The Isle of Gigha
Ian Marchant, writer and hippie, has always longed to visit the Isle of Gigha, one of the few Scottish islands owned by its community. Is his island dream a reality?
Ian Marchant has always longed to visit the Inner Hebridean island of Gigha, off the west coast of Scotland.
For a writer and hippie like Ian, it sounds like a dream: an island owned and run by its own community of fewer than 170 people. No more exploitative or neglectful landlords; everyone has a say in how things are done and they all live happily ever after. But also, no more wealthy and benevolent landlords, no more cash injections when things get tough. And, everyone has a say in how things are done.
It's a dream - or a nightmare - that has come true on the Scottish island of Gigha. In 2001 the islanders took their destiny into their own hands and made a successful bid to buy the island. Ian finds out how the landscape is changing and how the people here are adapting to a new way of living.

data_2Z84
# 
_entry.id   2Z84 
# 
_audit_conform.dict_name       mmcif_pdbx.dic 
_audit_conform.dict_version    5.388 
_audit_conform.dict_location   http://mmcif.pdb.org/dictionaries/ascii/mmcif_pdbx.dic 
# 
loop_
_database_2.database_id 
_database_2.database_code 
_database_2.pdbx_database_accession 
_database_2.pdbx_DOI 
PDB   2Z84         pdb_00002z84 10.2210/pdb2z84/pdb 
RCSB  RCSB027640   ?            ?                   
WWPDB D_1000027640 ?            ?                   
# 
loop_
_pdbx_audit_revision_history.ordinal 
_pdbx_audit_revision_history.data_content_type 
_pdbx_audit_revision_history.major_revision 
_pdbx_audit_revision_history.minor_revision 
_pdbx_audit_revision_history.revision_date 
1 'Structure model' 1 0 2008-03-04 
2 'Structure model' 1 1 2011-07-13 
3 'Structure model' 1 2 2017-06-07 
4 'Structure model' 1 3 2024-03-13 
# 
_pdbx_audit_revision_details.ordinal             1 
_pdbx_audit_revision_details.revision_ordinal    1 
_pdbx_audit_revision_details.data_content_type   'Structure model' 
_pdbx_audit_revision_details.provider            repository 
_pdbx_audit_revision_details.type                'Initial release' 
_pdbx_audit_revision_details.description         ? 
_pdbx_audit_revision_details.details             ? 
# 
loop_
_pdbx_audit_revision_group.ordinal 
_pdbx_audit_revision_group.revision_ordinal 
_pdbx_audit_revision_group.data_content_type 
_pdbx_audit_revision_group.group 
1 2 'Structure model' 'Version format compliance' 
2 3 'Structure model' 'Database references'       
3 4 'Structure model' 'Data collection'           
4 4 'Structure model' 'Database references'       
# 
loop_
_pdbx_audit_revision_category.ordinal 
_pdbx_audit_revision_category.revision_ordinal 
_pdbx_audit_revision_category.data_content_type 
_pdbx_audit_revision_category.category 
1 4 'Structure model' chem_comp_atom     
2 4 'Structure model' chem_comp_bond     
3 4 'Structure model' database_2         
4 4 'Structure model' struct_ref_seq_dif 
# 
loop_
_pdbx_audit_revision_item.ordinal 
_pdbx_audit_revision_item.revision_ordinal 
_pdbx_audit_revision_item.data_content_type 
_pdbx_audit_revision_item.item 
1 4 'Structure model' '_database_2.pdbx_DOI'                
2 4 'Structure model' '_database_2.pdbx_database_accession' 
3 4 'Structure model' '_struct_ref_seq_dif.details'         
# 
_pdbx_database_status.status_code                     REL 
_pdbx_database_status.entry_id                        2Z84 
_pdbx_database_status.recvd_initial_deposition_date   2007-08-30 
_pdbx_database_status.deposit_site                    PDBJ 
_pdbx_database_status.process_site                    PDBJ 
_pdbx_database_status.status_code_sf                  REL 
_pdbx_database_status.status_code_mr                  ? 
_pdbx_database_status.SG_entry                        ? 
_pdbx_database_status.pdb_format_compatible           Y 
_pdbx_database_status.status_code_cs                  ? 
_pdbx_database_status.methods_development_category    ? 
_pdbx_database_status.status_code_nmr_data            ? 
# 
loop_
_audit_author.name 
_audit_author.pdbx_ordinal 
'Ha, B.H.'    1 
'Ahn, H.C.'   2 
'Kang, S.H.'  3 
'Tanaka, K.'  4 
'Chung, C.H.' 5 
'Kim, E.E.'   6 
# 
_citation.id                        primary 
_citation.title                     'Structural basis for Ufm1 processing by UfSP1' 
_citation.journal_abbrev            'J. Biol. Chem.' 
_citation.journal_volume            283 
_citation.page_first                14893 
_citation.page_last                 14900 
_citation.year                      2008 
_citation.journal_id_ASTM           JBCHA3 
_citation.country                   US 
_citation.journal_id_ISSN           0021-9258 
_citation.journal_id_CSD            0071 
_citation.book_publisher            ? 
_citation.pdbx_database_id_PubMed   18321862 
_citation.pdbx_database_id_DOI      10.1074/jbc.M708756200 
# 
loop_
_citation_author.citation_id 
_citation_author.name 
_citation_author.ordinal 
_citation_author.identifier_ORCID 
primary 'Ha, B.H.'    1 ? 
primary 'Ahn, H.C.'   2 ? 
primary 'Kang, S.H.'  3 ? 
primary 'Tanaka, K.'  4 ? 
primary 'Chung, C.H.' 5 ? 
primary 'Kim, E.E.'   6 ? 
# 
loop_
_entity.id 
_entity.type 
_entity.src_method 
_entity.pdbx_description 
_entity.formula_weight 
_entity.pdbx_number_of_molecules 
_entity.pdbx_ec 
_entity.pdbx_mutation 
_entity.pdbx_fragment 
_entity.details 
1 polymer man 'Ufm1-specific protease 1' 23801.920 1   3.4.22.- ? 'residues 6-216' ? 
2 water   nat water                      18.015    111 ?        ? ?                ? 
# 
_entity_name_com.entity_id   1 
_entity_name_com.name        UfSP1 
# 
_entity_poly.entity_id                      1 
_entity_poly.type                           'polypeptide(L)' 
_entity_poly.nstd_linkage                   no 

Interviewees include Tony Philpin of the local Coast and Countryside group; owner of Achamore House Don Dennis; Alasdair MacNeill, whose family were once lairds of the island tracing back to the eleventh century; Joe Teale who approves of the buy-out and runs the island's only shop; and Elaine Morrison, the manager of the Heritage Trust.